TORONTO – Uber drivers in Canada are facing mounting pressure from competing taxi drivers and local city governments alike – and it appears the fight is just getting started.
Last week, taxi drivers in Montreal pelted Uber cars with eggs, and dash cam videos of confrontations like this one are zipping around the Internet in increasing numbers.
Local governments appear to be siding with taxi workers. “This service seemed to be operating outside the law and obviously the regulatory officials have made decision with respect to laying charges,” Toronto mayor John Tory told media on Thursday.
Toronto bylaw officers have handed out 198 tickets to UberX drivers across the city in recent weeks.
The courts however have so far backed the ride-sharing service. An Ontario judgetold the city in early July there is no evidence that Uber is operating as a taxi broker, which requires city approval.
The taxi vs. Uber fight has gone global. In France, Paris authorities are actively investigating the UberPop branch of the U.S. company after taxi drivers rioted in June.
Taiwan officials have reportedly fined Uber over $1 million (U.S.) since last September, for penalties for operating without proper authority.
This week, Hong Kong police arrested five drivers for illegally carrying passengers and driving without insurance.
By Bruce Schreiner
THE ASSOCIATED PRESS
BOWLING GREEN, Ky. – The car-swallowing hole has been fixed but not forgotten at the National Corvette Museum in Kentucky. Yellow tape now marks the boundaries of the cavity that became a sensation and put the museum on the map. And instead of a gaping sinkhole driving tourism, now it’s the vintage sports cars crunched by rocks and dirt.
Work ended recently to fill in the pit that consumed eight prized sports cars in early 2014. The repaired exhibit area has become a magnet for visitors, and the dirt-caked remains of the mangled cars are the stars.
Where the 60-foot-long, 45-foot-wide, 30-foot-deep sinkhole once drew gasps from visitors, now it’s the remains of the worst-damaged cars that get astonished looks.
“It’s just horrifying,” said Corvette owner Doug Kidd, of Canton, Ohio. “Nature’s a pretty big thing to deal with. They look like they went through a tornado.”
Seven of the eight cars are back on display in about the same spot where they plunged to fame. Five were too beaten up for repairs. One is fixed, another will return Sept. 3 after being repaired in Michigan and another will be restored by the museum. The eight cars carried a total value believed to exceed $1 million.
The museum’s Facebook followers now exceed 200,000, compared to about 50,000 before the sinkhole opened. On social media, photos showcasing the damaged cars outpace those of the shiny, sleek models on display, said museum spokeswoman Katie Frassinelli.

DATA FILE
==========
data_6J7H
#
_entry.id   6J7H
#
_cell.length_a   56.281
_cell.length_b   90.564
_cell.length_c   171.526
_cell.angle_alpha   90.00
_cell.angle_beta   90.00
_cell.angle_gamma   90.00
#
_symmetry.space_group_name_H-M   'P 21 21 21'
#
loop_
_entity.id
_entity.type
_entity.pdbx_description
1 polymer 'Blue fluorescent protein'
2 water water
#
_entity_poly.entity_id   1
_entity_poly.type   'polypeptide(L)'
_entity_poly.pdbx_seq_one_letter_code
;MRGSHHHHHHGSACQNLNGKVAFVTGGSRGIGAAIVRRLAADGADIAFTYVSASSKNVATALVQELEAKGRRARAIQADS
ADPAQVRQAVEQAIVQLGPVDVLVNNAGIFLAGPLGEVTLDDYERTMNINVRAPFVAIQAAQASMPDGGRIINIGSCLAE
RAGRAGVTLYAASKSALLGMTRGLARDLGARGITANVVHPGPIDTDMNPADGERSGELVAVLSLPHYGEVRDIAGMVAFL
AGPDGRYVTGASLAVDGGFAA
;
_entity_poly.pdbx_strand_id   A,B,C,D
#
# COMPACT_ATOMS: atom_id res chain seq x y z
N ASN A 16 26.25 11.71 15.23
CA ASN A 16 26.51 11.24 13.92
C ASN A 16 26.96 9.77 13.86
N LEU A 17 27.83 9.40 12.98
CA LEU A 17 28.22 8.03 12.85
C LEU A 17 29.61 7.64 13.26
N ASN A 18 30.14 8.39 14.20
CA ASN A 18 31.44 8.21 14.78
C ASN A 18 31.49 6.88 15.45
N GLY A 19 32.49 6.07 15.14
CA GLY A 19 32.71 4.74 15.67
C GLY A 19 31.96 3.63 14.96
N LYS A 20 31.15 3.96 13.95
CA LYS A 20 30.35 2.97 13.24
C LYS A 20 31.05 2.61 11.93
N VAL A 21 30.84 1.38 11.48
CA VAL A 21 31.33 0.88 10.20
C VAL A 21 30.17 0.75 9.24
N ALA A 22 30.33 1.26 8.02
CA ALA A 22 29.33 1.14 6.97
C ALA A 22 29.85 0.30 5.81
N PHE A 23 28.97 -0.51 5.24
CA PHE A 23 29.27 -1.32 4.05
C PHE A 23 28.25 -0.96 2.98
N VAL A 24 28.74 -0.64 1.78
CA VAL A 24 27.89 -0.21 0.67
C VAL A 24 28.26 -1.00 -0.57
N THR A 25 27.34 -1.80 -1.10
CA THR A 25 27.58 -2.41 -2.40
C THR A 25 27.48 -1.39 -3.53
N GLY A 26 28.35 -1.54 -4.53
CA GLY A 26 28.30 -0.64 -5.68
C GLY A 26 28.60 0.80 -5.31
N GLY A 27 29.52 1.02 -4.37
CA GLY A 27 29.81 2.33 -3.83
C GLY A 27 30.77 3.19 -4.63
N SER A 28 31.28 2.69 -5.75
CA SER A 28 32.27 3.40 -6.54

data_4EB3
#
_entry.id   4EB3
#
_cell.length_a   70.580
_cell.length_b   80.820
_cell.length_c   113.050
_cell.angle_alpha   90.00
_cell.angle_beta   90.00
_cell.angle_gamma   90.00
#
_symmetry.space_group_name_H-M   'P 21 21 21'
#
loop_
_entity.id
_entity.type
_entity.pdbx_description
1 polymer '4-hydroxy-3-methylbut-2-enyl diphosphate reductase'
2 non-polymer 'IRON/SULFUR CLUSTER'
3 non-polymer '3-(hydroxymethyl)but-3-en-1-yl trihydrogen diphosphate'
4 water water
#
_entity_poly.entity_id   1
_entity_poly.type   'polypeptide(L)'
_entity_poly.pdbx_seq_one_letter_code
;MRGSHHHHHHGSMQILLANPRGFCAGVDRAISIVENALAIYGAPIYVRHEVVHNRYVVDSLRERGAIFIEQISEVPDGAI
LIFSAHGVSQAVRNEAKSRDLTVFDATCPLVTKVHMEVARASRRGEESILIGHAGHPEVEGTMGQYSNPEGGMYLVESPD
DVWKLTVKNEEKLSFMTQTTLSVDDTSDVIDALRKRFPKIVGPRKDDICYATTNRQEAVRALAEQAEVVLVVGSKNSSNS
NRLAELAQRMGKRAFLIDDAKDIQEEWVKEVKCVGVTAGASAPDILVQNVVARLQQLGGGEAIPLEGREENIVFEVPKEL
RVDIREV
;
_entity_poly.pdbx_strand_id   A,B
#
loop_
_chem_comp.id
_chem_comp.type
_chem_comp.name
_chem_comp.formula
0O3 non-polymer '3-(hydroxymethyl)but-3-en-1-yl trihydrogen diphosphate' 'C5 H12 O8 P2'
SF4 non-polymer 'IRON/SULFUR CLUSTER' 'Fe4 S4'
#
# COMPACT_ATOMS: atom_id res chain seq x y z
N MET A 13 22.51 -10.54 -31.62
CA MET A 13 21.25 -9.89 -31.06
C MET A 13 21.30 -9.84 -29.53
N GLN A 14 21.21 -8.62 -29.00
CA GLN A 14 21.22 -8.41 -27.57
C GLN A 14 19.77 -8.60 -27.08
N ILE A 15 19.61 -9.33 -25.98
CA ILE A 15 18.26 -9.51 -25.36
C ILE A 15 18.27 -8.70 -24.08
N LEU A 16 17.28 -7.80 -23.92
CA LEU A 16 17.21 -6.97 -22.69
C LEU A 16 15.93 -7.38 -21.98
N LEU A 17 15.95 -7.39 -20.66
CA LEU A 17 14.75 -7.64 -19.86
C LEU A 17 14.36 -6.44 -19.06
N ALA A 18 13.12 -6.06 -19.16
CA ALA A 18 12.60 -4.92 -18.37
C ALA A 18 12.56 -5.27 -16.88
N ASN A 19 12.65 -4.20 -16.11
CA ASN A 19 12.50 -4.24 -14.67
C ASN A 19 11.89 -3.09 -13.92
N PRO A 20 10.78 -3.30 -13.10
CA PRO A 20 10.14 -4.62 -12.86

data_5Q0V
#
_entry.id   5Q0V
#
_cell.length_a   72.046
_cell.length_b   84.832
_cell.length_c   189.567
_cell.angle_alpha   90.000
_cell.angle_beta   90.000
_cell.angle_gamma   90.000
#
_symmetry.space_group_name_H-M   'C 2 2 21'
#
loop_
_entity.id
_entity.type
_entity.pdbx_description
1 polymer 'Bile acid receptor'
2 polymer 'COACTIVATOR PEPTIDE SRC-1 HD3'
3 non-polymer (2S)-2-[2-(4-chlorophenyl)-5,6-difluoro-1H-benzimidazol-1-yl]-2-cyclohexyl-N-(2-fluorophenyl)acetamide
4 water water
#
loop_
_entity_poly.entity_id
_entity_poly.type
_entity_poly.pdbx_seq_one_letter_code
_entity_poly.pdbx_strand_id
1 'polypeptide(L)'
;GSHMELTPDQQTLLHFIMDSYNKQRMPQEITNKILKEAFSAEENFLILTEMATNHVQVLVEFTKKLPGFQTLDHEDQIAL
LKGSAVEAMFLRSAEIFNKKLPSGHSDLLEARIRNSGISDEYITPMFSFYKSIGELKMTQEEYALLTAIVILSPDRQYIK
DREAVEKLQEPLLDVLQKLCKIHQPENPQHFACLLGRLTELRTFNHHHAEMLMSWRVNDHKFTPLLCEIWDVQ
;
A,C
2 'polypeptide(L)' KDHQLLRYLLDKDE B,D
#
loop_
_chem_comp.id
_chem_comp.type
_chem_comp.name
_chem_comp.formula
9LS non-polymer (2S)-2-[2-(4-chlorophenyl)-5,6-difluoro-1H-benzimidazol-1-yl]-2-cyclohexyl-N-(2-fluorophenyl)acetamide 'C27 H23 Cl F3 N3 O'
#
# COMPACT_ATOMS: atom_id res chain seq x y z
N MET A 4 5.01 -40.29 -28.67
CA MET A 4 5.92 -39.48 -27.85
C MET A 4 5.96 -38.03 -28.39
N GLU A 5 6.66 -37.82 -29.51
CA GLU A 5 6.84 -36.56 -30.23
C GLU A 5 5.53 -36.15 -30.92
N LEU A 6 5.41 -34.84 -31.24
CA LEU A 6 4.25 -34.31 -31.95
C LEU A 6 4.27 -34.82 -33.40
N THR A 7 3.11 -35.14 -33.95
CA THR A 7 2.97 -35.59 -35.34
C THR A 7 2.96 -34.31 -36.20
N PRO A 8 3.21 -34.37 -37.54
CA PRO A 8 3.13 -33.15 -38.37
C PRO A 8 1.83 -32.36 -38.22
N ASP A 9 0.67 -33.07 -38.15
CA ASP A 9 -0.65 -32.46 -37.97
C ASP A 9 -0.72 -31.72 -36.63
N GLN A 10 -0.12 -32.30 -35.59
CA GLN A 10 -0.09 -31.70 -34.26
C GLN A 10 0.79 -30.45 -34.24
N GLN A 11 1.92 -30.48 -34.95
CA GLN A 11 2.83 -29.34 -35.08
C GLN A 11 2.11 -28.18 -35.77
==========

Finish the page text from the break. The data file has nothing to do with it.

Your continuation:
“People just really enjoy hearing the story and like seeing the damage,” she said. “I guess it’s the rubberneck effect. These cars definitely appeal to a wider audience.”
In the gift shop, jars of sinkhole dirt and rocks fetch $10 apiece. Nearly 2,400 jars had sold through July.
Wanda Cohen of Roswell, Georgia, had just posted a photo of a wrecked car on her Facebook page.
“It’s like looking at the worst wrecks you’ve ever seen,” she said.
For museum officials, the trick is to keep the site’s popularity from going in reverse now that visitors can’t gawk at the sinkhole. The museum cashed in on the giant chasm with record attendance and revenue in 2014.
Last year, the museum just off the interstate drew 251,258 visitors, easily topping the 150, 462 visitors in 2013. The museum’s prior record attendance was 200,900 in 1999. Through last month, attendance for 2015 was off just 2.5 per cent compared to the first seven months of 2014, the museum said.
“We just want to try to do our best to make sure the decrease is as little as possible,” museum Executive Director Wendell Strode said.
Maintaining that momentum will be challenging, said Jason Swanson, a University of Kentucky assistant professor in hospitality management and tourism. Even if the sinkhole had been left open, the publicity that helped spark the attendance bump would have eventually waned, he said.
“The museum is better off since more people now know of the museum because of the sinkhole’s publicity,” Swanson said. “However, 10 years down the road, 2014 and 2015 will likely be seen as an anomaly.”
The museum is doing its part to keep the sinkhole etched as a curiosity.
A temporary exhibit shows the now-famous security camera footage of the floor’s collapse and cars toppling like toys into the pit. That footage has been viewed about 8.5 million times on YouTube, the museum said. The hole opened up when the museum was closed, and no one was injured.
There’s also video of the damaged Corvettes being pulled from the hole. Also featured are condolence cards to the museum. One card-sender wrote of being “devastated to hear of your loss.”
A new sinkhole-themed exhibit is scheduled to open this fall.
Kidd said he wished at least part of the sinkhole had gone unplugged. It was an option discussed by museum leaders before they opted to fill it in.
“It’s human nature to come and see,” Kidd said.
Terry Jorgensen of Deland, Florida, said it would have been impractical to keep the hole open. Getting to see the crunched cars was more than enough, he said.
“I’m in awe of finally being here and seeing it,” he said.